July 6, 2022

Program Enhances Chart Access for Hospital Inpatients

Improving the care connection through patients' own mobile devices

Mobile chart access

A program managed by a nursing informatics team allows some Cleveland Clinic patients to use their smart phones or tablets to view their medical charts and watch educational videos pertinent to their medical condition during their hospital stay.

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The program, called MyChart Mobile, expands patient access through MyChart, the medical web portal owned by the database company Epic. MyChart lets patients review some records and test results, schedule appointments, and communicate directly with care providers.

MyChart Mobile was introduced as a pilot project on three medical-surgical units at Cleveland Clinic main campus in 2021. Inpatients with MyChart accounts can click a button to gain access to the additional information offered while they are in the hospital. They can review prescriptions, read about their scheduled daily treatments and diagnostic tests, and see the names and photos of their care team members. The information also can be reviewed by anyone to whom the patients have granted MyChart account access.

The project’s aim is to empower people to become partners in their own care during a time when information tends to come at them quickly, says Timothy Beglin, RN, Nursing Informatics Specialist and project team leader. About 20% of patients are on the MyChart Mobile. “It is happening organically, because adults who are actively involved with their MyChart accounts find the program.”

The mobile program represents an expansion of MyChart Bedside, which for several years has allowed inpatients on a limited number of units to use hospital-owned devices to review more chart information.

“MyChart Mobile removes the requirement for a hospital device,” Beglin says. “Now hospitalized patients can connect to MyChart Mobile as easily as they do their MyChart account. The system automatically recognizes that a patient has been admitted and invites them to access their chart information. They just hit a button. It’s seamless.”

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MyChart Mobile makes it easier for patients to process and retain information important to their stay and, ultimately, to their health after they leave. A secondary aim of the initial three-month MyChart Mobile pilot was to test whether the benefits of offering the service are worth its costs. Cleveland Clinic covers the cost of offering MyChart access to patients; the additional access offered through MyChart Mobile incurs another fee, which the health system also pays.

One measurement of its value is usage

“We track how many patients are getting into MyChart Mobile and how many times they are coming back,” Beglin says. “We’ve seen patients returning between 40 and 60 times per hospital stay. Receiving around 50 touches per patient user during one inpatient stay tells us that the program is meaningful to users.”

The informatics team also tracks whether the mobile access spurs previously unconnected patients to open a MyChart account. “We’re hoping to increase the total number of MyChart activations,” Beglin says. “Overall, we haven’t seen a huge increase yet.”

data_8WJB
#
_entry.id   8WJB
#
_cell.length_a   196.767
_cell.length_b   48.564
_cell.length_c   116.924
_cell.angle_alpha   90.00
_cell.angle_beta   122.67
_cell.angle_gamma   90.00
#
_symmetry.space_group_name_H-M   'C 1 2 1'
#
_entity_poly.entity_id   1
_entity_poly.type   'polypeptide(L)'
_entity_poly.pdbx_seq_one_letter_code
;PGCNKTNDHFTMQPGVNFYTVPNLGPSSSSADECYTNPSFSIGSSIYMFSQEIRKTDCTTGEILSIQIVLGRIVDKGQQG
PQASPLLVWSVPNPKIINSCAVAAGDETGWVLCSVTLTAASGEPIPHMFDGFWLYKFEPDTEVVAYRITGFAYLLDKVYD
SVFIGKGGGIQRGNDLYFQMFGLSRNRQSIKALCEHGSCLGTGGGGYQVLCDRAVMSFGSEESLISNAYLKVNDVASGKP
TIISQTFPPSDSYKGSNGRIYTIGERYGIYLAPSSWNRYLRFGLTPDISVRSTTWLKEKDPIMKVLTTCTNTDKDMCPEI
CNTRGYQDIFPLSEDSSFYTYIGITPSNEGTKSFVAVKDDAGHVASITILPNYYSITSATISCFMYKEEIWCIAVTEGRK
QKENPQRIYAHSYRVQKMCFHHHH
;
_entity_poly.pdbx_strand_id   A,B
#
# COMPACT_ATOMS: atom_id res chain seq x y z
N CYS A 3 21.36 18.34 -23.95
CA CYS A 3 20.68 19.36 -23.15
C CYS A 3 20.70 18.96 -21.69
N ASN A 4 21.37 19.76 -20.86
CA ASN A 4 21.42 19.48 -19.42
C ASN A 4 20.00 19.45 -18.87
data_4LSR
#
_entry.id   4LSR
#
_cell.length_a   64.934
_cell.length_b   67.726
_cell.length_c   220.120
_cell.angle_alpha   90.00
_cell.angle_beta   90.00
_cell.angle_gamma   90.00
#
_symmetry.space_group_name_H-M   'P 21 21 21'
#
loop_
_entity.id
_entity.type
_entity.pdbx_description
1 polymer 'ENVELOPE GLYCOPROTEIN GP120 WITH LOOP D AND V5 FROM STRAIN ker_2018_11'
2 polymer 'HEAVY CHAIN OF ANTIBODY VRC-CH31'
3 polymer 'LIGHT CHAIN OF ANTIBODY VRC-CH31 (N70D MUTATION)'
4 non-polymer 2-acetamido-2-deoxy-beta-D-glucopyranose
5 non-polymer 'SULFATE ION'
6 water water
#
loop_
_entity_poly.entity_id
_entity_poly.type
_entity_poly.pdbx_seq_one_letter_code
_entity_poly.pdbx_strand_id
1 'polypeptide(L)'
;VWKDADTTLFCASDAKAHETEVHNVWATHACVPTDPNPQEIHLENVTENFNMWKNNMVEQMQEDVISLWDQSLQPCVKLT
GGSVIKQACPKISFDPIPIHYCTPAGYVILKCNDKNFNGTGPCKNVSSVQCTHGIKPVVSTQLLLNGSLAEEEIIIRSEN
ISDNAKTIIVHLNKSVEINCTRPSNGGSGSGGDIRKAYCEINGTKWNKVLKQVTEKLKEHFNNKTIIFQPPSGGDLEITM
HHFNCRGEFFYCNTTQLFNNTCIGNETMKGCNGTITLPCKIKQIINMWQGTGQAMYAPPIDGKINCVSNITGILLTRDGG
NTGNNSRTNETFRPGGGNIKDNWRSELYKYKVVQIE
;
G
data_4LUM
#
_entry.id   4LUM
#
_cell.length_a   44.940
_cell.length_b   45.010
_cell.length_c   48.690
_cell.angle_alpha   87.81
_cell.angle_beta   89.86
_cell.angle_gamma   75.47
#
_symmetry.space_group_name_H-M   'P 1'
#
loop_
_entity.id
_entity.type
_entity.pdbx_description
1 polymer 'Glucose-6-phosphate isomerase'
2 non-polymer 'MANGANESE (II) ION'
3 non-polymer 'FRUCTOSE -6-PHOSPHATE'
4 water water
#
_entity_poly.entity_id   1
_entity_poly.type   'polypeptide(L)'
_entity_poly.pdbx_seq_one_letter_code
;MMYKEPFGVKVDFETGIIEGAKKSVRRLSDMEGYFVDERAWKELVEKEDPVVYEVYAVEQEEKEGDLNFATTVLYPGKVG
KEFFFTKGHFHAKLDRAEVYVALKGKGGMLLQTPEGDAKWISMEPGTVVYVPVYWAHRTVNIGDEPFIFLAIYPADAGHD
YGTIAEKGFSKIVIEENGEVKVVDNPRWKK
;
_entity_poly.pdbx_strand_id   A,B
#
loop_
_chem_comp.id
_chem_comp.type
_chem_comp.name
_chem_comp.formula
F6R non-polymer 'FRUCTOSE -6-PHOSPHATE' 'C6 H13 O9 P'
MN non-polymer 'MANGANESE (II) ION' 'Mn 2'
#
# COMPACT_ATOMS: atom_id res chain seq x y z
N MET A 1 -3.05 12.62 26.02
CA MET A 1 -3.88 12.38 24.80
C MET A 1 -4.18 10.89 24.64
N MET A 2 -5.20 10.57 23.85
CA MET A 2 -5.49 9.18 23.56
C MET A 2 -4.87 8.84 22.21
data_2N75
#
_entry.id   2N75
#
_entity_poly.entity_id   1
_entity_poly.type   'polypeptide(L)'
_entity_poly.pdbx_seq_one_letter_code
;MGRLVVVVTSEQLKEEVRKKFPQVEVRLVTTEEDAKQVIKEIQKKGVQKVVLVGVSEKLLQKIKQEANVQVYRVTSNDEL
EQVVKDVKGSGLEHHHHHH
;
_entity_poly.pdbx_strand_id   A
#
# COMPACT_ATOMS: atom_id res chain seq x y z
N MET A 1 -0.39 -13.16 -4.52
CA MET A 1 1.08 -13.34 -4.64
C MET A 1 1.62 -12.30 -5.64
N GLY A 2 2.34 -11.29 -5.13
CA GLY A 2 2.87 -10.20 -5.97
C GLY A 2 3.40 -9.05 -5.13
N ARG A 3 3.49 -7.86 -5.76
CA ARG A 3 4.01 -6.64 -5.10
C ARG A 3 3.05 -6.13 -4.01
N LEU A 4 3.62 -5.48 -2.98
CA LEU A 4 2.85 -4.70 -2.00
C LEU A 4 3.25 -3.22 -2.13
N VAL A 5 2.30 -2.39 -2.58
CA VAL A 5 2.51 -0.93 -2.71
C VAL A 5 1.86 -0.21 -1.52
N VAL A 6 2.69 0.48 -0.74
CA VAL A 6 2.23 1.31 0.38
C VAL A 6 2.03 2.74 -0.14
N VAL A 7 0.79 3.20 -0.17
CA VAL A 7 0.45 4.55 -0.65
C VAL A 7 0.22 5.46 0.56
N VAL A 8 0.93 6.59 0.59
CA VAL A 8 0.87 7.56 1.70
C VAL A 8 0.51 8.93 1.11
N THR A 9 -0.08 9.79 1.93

The demands of the COVID-19 pandemic slowed expansion of MyChart Mobile, but Beglin says the next steps will be to consider which units would most benefit from offering the service.

“All of our units have patients who might benefit, but some patients have more learning to do than others,” Beglin says. “For instance, on a neonatal intensive care unit, you have young couples who often have a strong desire to know more. In obstetrics, patients are undergoing new procedures they may want to understand better. There are many different ways we can proceed with expansion, and many providers are very enthusiastic about the possibilities.”

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Building the library of educational videos is among this year’s goals. Beglin notes that the videos themselves are well made, relying on contemporary techniques that incorporate medical animation and illustration along with information delivered by medical experts. Some of the videos contain general information for patients, and some are specific to cardiology, neurology and gastrointestinal conditions.

“The videos are automatically assigned to patients through MyChart based upon the patient’s status and nursing documentation,” Beglin says. “We currently have about 25, but we know that’s just the tip of the iceberg. Videos serve as educational support, along with education delivered by nurses to patients and their family members.”

The pressing demands of COVID-19 slowed some of the progress the team hoped to make with expansion of MyChart Mobile, but they expect that to change soon.

“We think 2022 is going to be a chance to really expand this program,” Beglin says. “We love what we’re seeing on the three pilot units, and we’re just scratching the surface on some of this.”

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